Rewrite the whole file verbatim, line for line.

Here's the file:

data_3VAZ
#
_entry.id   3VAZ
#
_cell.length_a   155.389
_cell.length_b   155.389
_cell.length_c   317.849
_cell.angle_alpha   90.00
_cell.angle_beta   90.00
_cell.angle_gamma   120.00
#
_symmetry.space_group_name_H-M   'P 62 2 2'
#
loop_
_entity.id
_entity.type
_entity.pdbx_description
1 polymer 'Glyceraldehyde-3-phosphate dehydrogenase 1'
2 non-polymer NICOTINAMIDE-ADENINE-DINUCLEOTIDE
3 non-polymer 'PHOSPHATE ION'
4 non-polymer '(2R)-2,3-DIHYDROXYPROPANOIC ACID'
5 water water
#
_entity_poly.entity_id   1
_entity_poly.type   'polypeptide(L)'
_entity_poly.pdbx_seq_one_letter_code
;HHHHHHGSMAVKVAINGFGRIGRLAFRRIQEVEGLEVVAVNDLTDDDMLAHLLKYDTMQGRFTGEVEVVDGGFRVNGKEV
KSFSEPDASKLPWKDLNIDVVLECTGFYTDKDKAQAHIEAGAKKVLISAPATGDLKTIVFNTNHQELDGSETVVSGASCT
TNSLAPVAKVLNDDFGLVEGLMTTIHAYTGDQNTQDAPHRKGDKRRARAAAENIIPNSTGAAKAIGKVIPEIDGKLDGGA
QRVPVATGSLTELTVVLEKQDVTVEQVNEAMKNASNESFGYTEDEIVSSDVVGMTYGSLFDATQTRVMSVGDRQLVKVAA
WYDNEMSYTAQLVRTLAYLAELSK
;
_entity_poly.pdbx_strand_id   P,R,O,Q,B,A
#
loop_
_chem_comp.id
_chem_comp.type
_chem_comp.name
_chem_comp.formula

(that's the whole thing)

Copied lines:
data_3VAZ
#
_entry.id   3VAZ
#
_cell.length_a   155.389
_cell.length_b   155.389
_cell.length_c   317.849
_cell.angle_alpha   90.00
_cell.angle_beta   90.00
_cell.angle_gamma   120.00
#
_symmetry.space_group_name_H-M   'P 62 2 2'
#
loop_
_entity.id
_entity.type
_entity.pdbx_description
1 polymer 'Glyceraldehyde-3-phosphate dehydrogenase 1'
2 non-polymer NICOTINAMIDE-ADENINE-DINUCLEOTIDE
3 non-polymer 'PHOSPHATE ION'
4 non-polymer '(2R)-2,3-DIHYDROXYPROPANOIC ACID'
5 water water
#
_entity_poly.entity_id   1
_entity_poly.type   'polypeptide(L)'
_entity_poly.pdbx_seq_one_letter_code
;HHHHHHGSMAVKVAINGFGRIGRLAFRRIQEVEGLEVVAVNDLTDDDMLAHLLKYDTMQGRFTGEVEVVDGGFRVNGKEV
KSFSEPDASKLPWKDLNIDVVLECTGFYTDKDKAQAHIEAGAKKVLISAPATGDLKTIVFNTNHQELDGSETVVSGASCT
TNSLAPVAKVLNDDFGLVEGLMTTIHAYTGDQNTQDAPHRKGDKRRARAAAENIIPNSTGAAKAIGKVIPEIDGKLDGGA
QRVPVATGSLTELTVVLEKQDVTVEQVNEAMKNASNESFGYTEDEIVSSDVVGMTYGSLFDATQTRVMSVGDRQLVKVAA
WYDNEMSYTAQLVRTLAYLAELSK
;
_entity_poly.pdbx_strand_id   P,R,O,Q,B,A
#
loop_
_chem_comp.id
_chem_comp.type
_chem_comp.name
_chem_comp.formula